In Milos Forman’s “Amadeus” Mozart, who is at a loss to describe how poor his peer, Salieri’s music is, says ,”I never knew that music like that was possible. One hears such sounds, and what can one say, but…Salieri.” When Yankee fans hear the crack of the bat as a ball sails over the outfield walls or find their team behind early what else can they say but, “Hughes.” No, he did not give up homers yesterday, and true he was not aided by the Yankees defense. However, Phil Hughes did not pitch well. He did not even get out of the fifth inning. It was not the first time, but if the Yankees had a say it would be the last. This team has too little a margin for error, and if Phelps, Nuno, or Pavano, er, Pineda were healthy one has to wonder if they would still start Hughes.
Look Phil Hughes may be the nicest guy in the world: fostering cats, donating his time to rebuild third world countries, and frequently organizing gluten free bake sales for his church to raise money for a new organ. The kind you play not the kind that you need surgery to remove or replace. – Look, I have no idea if any of this is true, but watching CNN and FOX news have taught me that it is perfectly acceptable to report speculation as news. -Remember the Boston Marathon bombings? Seriously, Phil just does not fit in the Bronx. What is more unsettingly is how he probably will thrive in the National League. Maybe in Chavez Ravine or in Chase Field or in PetCo Park? The strangest development though is how in the last few weeks more and more scouts and unnamed sources have been quoted as saying Hughes would gladly sign with a team as a reliever. Why didn’t the Yankees explore this idea earlier. Maybe he could have been a shut down guy who succeeds Rivera? This way Robertson stays in his eighth inning niche. Not that Robertson could not close, but “if it ain’t broke don’t fix it.”
The point is Hughes is a younger AJ Burnett, a guy with a great arm who lacks the mental toughness to truly capitalize on his talents. An arm that impresses scouts, but a lack of poise that hurts himself and his team in a game when things get bumpy. Poise. Andy Pettitte is the definition of this. He does not have the best stuff in the world, but usually, he is able to keep his team in the game regardless. David Cone is another great example. Though Cone started his career as someone with electric stuff, and later used anything and everything to get hitters out. Breaking balls, the evil eye, and tickets to Bon Jovi concerts. True story. Thanks again, CNN and FOX news.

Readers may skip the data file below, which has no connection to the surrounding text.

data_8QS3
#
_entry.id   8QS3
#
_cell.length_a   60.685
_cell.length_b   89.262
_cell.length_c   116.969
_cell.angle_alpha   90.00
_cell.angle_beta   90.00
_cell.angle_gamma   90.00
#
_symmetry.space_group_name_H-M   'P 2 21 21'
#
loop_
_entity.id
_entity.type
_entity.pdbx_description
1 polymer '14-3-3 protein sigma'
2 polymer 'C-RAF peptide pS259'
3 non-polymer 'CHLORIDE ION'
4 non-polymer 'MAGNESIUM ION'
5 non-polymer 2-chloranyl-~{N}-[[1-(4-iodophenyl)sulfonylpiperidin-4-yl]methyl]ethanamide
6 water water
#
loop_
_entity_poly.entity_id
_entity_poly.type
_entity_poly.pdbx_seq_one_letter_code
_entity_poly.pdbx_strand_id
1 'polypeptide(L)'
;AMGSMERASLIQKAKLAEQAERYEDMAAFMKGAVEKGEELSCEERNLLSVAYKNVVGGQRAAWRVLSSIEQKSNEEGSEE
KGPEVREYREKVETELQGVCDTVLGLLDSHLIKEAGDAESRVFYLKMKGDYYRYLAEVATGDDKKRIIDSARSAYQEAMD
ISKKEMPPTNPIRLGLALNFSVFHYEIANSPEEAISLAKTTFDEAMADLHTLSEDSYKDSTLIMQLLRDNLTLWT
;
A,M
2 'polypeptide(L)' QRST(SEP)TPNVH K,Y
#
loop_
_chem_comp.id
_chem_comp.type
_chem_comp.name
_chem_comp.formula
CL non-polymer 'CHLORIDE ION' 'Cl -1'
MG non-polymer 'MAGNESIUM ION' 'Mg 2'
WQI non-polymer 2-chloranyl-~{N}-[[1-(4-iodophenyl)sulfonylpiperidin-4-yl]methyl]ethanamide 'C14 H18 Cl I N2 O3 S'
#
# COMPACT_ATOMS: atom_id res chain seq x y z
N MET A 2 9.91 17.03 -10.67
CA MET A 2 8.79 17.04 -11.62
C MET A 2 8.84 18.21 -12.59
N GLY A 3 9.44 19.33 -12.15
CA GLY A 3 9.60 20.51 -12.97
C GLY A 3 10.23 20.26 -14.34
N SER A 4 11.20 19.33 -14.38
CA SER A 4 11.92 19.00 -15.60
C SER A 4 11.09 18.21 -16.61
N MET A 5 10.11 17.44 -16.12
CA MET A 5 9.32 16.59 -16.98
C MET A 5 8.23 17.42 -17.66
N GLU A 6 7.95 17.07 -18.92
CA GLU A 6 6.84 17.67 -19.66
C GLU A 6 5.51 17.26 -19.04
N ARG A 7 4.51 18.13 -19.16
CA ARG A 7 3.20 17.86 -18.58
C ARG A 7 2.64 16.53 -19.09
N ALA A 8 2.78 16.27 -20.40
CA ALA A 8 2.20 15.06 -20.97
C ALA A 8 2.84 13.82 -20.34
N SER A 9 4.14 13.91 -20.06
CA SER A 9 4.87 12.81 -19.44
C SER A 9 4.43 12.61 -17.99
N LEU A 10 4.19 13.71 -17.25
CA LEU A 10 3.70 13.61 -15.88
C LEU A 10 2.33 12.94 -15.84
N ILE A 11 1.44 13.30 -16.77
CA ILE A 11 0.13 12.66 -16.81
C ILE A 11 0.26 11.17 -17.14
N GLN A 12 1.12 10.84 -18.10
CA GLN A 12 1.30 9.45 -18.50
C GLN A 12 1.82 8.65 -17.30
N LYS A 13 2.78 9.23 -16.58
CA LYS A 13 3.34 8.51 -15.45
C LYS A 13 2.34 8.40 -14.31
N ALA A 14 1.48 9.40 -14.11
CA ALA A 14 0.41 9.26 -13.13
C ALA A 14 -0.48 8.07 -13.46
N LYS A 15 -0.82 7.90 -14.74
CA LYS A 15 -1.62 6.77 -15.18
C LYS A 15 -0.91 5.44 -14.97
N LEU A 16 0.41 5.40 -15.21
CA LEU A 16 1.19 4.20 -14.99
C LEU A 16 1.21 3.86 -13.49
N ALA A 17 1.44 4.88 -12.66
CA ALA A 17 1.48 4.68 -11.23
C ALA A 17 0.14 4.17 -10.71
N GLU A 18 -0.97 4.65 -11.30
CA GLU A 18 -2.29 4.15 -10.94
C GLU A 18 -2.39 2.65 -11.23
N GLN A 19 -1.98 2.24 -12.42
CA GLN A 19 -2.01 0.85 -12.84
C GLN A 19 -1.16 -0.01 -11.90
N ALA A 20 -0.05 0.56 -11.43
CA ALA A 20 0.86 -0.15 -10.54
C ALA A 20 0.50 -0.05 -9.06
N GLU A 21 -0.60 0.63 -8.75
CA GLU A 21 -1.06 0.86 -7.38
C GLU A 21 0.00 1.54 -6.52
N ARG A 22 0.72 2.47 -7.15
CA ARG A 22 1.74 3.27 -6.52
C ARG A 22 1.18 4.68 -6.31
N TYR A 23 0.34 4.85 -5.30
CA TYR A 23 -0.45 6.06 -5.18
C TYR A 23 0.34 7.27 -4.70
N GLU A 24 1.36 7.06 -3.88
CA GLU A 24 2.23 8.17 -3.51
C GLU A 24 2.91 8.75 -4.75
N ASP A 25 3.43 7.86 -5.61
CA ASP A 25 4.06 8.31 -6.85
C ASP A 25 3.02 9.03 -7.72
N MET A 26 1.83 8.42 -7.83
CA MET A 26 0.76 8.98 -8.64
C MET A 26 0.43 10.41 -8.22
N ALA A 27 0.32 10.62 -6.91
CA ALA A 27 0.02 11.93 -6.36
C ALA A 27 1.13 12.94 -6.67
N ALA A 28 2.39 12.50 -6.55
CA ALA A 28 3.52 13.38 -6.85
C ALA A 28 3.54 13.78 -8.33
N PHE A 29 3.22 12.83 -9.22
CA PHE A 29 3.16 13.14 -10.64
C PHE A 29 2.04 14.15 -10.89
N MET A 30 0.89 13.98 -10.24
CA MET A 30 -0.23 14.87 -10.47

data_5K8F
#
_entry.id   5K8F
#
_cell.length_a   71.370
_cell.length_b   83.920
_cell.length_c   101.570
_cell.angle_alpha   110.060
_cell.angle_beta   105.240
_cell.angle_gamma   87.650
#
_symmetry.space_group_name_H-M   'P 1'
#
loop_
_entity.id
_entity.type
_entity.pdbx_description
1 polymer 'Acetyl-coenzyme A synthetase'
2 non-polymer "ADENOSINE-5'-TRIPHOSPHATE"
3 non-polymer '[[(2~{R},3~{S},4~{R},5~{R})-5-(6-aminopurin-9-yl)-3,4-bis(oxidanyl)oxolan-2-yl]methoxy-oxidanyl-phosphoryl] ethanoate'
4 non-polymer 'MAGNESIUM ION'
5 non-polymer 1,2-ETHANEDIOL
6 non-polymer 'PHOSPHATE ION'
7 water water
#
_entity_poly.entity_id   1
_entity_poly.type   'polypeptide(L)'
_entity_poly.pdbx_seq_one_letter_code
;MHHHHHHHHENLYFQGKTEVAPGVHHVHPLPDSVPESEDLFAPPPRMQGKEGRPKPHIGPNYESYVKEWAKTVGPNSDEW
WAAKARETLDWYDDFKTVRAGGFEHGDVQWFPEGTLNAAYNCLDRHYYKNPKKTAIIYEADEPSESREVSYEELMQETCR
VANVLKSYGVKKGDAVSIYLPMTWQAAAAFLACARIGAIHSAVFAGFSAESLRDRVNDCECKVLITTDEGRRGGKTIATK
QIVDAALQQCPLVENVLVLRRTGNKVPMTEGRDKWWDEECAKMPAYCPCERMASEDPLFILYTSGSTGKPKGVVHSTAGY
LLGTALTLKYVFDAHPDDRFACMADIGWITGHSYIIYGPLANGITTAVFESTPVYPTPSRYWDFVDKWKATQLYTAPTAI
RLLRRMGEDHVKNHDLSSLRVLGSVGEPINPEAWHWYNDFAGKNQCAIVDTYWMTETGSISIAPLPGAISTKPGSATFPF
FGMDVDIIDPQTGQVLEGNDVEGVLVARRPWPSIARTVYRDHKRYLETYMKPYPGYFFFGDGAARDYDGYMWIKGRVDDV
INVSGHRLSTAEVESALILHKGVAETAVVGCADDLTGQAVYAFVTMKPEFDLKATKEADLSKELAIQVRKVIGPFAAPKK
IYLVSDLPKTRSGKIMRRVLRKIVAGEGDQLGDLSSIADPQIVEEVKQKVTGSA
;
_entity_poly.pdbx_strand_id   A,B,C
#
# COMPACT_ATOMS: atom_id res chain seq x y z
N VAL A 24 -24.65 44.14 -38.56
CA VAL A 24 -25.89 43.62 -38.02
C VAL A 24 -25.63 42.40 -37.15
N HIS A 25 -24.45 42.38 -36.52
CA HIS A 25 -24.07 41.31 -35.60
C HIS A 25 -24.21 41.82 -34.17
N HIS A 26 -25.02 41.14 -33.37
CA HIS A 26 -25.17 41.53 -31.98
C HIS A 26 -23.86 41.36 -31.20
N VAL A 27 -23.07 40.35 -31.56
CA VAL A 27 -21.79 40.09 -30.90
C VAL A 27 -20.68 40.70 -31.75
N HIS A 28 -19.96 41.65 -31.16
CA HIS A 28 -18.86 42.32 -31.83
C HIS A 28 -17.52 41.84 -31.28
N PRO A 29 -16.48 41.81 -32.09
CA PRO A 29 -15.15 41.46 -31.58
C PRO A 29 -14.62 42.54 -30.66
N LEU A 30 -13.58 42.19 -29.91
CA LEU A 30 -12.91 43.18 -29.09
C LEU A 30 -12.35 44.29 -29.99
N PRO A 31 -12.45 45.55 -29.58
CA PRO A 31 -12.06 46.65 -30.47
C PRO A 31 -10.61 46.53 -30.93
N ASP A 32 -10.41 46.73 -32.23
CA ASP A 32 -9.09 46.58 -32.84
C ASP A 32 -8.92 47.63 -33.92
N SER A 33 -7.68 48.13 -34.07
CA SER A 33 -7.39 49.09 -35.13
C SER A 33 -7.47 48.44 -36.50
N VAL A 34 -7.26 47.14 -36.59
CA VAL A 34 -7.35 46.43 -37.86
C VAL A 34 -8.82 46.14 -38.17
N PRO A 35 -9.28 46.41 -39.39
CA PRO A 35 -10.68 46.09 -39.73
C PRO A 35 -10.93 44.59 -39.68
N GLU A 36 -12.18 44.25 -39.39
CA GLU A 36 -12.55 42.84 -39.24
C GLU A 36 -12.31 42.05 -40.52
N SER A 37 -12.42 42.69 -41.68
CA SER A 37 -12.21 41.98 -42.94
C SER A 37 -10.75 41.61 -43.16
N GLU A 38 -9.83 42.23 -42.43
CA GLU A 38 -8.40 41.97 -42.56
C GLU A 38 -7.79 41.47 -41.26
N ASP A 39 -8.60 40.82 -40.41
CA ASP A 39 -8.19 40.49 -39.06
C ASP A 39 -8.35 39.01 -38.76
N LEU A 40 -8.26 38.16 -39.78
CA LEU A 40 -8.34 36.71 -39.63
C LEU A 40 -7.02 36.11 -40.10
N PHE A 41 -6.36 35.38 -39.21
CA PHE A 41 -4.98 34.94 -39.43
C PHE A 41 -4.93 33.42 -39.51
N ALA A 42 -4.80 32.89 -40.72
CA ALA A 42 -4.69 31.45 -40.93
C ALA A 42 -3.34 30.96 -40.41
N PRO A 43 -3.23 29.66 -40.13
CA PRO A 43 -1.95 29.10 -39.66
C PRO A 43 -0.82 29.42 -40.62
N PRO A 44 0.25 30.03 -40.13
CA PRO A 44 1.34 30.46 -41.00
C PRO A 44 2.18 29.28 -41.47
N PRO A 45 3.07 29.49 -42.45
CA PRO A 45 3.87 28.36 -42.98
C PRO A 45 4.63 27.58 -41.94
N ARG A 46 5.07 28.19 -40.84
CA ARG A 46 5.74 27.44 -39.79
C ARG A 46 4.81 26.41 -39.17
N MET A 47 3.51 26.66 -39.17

Why then is it so difficult for the Yankees to churn out pitchers who can pitch more than an inning? Yes, Nova is a starter, but he has yet to consistently be someone the team can turn to on a regular basis. Phelps has been solid as a spot starter, and even better as a long man in the bullpen. Warren started off well this year, but has been suspect of late. Has the league figured him out, or is he going through a rough spell? Time will tell. Otherwise, the Yankees of late only seem to produce relievers. Mind you they are good: Robertson, Hughes, and Claiborne. Add Joba to that list except for the fact that this year Girardi does not seem to trust Joba to pick up dry cleaning much less pitch in a tight spot. Joba is another guy who’s “candle faded long before his legend ever did.” Thanks Elton John.
In keeping with the musical theme opposing dugouts must be playing Daft Punk’s “Get Lucky” each time they see Phil Hughes walk to the mound. Or perhaps the older ballplayers settle on U2’s “Beautiful Day” or The Black Eyed Peas, “I got a feeling” since Hughes usually means the hitters will have a good night. No one cares that Hughes actually pitches better at night than in the day. All the Bronx cares about is the day “Where the streets have no Hughes.” My apologies to U2, but I could not resist. After all in 2014 the starting rotations will be of entirely different hues. Someone please stop me! However, not before you stop Phil Hughes from throwing more pitches as a Yankee.